Teenagers! Black and white photo of a teen screaming, wrapped in tape that says "fragile"

Published on June 7th, 2023 | by Danielle Huggins

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Oh Where Oh Where Could My Baby Be

Oh where oh where could my baby be?” is the first line of a Pearl Jam song called Last Kiss. It’s a remake of a song from 1961 by Wayne Cochran, about a girlfriend dying. To me, it’s more literal. My love, my baby, is my 15-year-old daughter. She is in a psychiatric day program. How did my baby become this person with slashes up her forearms? How did she become someone who pulls out chunks of hair, gnaws on her lip until it’s so swollen it inhibits her speech, and bites and picks her fingers until so much blood has seeped onto her hoodie, it looks like a chocolate ice cream stain?  

Last week, I was hammer curling 15-pound dumbbells at the gym. The song How Far I’ll Go from the movie Moana came through my ear buds. Astrid played Moana in her sixth-grade play. I envision the enormous, curly brown wig with a pink plumeria flower over one ear on Astrid’s face. Her blue eyes and dimples were visible from my seat and I marveled with pride at her lack of stage fright. Astrid sang, “I’ve been staring at the edge of the water, long as I can remember, never really knowing why.” My eyes well up, and I turn off the tunes.

On my drive home, Dave Matthew’s Dreaming Tree comes on. The lyrics hit hard. “Remembered Mother’s words / You’ll always be my baby / Mommy, come quick / The dreaming tree has died / Can’t find my way home / I have no place to hide / The dreaming tree has died.”

I want to “come quick” and help Astrid, but I don’t know how. I lose it. My eyes are burning. Tears are mixing with the salty sweat from the gym, and I can’t see. I pull into a parking lot and weep so hard my sedan rocks. She used to be so happy. Anytime she played by herself, I’d hear her humming.

I picture Astrid and me going to her preschool in our black Honda CRV. She is behind me in her car seat, pink with white daisies. She has shoulder length hair with bangs and a mermaid on her shirt. We are belting out the words to Born This Way by Lady Gaga. “Don’t hide yourself in regret / just love yourself, and you’re set / Whether life’s disabilities / left you outcast, bullied, or teased / Rejoice and love yourself today / ‘Cause, baby, you were born this way.” The lyrics prove prophetic because Astrid was (and is) bullied, and she has disabilities. She does not rejoice in herself, however. In fact, she’s admitted she hates herself.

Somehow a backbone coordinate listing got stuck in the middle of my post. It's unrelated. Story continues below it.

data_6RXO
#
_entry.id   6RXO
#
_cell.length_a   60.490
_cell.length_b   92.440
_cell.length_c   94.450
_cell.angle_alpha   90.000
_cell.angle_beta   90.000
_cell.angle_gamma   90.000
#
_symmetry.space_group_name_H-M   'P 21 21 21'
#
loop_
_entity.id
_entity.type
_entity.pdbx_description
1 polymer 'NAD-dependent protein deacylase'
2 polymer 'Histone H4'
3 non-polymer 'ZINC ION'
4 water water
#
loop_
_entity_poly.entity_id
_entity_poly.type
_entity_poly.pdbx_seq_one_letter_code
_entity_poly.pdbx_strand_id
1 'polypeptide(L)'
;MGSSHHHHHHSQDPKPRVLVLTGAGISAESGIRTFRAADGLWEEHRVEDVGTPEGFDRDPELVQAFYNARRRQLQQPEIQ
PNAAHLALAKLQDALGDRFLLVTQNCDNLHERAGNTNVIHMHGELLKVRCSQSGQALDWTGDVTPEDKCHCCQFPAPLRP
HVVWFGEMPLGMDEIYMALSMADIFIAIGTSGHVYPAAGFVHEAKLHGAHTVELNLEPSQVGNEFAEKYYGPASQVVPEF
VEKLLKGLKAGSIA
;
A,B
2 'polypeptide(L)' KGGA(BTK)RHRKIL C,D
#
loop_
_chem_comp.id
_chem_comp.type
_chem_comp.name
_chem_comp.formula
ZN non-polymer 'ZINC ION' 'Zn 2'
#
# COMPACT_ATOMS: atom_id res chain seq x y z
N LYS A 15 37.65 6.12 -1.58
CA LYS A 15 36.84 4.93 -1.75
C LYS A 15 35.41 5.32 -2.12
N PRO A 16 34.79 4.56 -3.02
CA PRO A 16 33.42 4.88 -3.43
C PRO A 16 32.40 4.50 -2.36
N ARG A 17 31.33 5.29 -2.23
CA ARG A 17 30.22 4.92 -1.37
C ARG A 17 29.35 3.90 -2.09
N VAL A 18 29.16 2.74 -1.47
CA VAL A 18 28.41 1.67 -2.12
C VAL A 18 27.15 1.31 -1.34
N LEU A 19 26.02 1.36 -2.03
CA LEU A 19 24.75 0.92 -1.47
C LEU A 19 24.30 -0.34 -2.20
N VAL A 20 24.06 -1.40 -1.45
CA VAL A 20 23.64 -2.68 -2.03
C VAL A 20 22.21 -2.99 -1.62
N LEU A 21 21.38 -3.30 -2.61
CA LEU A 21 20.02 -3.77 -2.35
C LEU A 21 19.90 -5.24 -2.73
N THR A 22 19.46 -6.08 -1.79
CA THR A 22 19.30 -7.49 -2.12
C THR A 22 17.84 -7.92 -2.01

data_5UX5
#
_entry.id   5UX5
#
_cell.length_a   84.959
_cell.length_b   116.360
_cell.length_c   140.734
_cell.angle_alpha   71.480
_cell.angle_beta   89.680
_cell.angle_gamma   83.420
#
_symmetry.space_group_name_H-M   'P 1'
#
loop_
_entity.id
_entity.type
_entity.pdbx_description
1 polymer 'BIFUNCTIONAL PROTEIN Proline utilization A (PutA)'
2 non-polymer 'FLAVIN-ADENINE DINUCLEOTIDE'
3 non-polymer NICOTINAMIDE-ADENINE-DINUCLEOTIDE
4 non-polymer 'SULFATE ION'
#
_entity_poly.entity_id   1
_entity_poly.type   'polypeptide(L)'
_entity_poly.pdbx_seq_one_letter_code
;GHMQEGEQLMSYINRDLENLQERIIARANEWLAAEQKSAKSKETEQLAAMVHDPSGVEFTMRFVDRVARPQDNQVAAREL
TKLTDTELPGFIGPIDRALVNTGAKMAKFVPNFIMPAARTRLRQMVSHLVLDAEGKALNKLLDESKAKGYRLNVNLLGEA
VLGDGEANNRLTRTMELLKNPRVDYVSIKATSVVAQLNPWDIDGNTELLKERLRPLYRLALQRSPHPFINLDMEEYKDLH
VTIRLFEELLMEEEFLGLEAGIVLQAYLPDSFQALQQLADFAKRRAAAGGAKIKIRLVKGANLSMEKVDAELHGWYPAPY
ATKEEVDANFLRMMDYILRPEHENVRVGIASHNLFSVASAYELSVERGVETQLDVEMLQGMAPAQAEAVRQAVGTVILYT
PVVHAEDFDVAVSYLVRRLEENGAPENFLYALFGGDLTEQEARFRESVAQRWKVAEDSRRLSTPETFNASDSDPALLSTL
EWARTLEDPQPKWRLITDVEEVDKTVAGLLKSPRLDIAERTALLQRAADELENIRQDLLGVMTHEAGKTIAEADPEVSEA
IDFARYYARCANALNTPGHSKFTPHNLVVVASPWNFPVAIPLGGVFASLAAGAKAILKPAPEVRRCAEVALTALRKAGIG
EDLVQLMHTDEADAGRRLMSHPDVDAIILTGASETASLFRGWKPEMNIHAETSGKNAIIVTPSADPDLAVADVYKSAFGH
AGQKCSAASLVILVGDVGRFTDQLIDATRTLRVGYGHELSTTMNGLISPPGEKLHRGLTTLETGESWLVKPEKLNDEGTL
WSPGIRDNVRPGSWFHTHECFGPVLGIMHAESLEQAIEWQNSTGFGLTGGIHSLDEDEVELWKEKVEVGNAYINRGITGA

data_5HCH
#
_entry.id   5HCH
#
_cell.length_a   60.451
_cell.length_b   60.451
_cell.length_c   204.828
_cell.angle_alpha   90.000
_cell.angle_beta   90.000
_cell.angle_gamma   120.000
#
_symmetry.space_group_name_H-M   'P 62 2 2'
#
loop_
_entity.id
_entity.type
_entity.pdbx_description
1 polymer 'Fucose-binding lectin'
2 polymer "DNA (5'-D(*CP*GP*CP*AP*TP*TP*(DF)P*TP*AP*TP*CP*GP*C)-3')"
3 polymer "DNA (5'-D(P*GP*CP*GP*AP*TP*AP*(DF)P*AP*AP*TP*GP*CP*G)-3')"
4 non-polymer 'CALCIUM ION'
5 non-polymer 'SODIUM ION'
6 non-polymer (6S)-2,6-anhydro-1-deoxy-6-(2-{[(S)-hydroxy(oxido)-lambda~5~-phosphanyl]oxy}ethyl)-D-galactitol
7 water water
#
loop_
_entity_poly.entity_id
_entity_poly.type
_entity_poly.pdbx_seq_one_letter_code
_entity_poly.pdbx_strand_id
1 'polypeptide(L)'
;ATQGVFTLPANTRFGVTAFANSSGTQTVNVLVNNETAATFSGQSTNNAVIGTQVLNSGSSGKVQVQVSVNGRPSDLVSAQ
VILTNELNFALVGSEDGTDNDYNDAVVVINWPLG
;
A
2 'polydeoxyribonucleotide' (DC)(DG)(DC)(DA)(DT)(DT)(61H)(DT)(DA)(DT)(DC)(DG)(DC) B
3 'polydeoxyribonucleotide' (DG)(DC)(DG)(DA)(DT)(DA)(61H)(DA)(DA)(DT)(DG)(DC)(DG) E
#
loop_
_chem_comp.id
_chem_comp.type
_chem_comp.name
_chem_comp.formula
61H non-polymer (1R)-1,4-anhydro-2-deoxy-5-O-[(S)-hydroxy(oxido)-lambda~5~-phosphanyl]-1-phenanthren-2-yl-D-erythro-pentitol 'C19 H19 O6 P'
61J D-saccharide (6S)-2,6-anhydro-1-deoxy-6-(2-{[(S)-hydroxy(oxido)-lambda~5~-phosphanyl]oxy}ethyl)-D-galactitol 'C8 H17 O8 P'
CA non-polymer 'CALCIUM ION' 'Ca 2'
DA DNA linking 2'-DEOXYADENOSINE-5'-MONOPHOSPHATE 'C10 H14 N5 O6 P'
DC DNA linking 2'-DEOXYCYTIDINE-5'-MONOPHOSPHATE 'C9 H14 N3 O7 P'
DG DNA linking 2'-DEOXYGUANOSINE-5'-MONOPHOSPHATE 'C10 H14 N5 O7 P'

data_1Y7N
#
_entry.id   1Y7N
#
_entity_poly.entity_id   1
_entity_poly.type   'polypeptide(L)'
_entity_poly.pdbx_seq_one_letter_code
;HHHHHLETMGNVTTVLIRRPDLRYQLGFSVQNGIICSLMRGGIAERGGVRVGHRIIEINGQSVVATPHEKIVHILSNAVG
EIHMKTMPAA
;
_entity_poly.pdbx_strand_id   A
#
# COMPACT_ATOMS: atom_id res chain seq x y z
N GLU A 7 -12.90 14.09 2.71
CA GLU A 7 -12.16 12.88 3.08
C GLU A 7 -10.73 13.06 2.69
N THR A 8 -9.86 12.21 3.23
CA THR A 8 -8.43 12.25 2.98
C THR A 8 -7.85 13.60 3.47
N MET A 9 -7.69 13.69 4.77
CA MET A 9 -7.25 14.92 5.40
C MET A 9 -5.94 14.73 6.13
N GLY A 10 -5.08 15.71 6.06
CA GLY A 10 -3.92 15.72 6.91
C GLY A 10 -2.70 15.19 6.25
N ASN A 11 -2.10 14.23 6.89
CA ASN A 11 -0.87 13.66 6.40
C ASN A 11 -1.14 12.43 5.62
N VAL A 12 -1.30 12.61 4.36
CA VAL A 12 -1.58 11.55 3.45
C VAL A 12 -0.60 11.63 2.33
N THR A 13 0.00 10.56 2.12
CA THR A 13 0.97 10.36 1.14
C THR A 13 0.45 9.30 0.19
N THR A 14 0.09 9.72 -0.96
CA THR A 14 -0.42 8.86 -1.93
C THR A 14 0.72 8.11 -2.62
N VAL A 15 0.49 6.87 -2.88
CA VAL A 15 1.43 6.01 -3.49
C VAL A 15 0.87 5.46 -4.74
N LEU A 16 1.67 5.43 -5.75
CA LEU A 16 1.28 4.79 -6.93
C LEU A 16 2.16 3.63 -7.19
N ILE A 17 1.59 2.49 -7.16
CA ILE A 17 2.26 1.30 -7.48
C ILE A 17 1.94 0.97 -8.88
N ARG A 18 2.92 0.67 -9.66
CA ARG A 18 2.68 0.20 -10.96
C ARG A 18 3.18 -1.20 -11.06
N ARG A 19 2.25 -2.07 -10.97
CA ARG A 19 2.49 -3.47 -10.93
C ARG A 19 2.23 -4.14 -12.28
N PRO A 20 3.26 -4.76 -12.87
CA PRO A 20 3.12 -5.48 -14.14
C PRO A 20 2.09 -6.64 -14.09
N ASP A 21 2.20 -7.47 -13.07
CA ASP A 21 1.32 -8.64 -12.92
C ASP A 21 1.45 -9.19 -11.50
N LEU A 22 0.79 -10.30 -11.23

Astrid was diagnosed with Generalized Anxiety Disorder (GAD) at 12 and since has been identified as having all the acronyms: Besides GAD, there is ADHD (Attention-Deficit/Hyperactivity Disorder), OCD (obsessive compulsive disorder), SPCD (Social (pragmatic) communication disorder), unipolar depression, and most recently ASD (Autism Spectrum Disorder).

She had a four-day stay at an inpatient psychiatric facility at 13 because she was cutting her wrists with a box cutter and planning on swallowing all of her Lexapro. She says she wanted to die because of bullying, which took various forms. She was called toddler and flat. Classmates refused to let her sit with them on the bus or in lunch, often placing a band instrument or backpack on the seat to signify there was no place for her.

Photo by Annie Spratt on Unsplash

Once at an activity night, a girl asked if Astrid would take a selfie with her. When Astrid took the picture, the girl stuck out her tongue and licked the whole side of Astrid’s face. The girl cracked up with her actual friends and Astrid spent the rest of the night crying and hiding in the bathroom.  

That bullying happened in middle school and now, when not in the day program, Astrid is in a vocational high school where she majors in Graphic Arts. She has actual friends, but they joke with her, sometimes at her expense. They ridicule her because she can never tell if she’s supposed to be in on the joke or the butt of it. Even at the psych program, she is known as the girl who can’t take a joke. “I’m a misfit even amongst misfits,” she says.

Astrid says she cuts and picks until she’s bloodied because people are mean, and the world is unfair. Besides her self-hatred, she despises income inequality, bigots, homophobes, and ableists. I feel utterly helpless. I can’t solve these world problems. My forever humming, once carefree child is in crisis.I can’t convince her she’s “on the right track baby you were born this way.” I can keep reminding her of what a therapist at her program said, that she’s perfect as is, and the world is a better place with her in it. But every day that I sign her into this program, take the elevator down to my car and turn it on, I try to find a song that won’t make me cry. And the truth is, there isn’t one.

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About the Author

Danielle Huggins is a writer and former math teacher from northern New Jersey. She is a contributor to Writing Class Radio and has written for the Washington Post and GOMAG.com.



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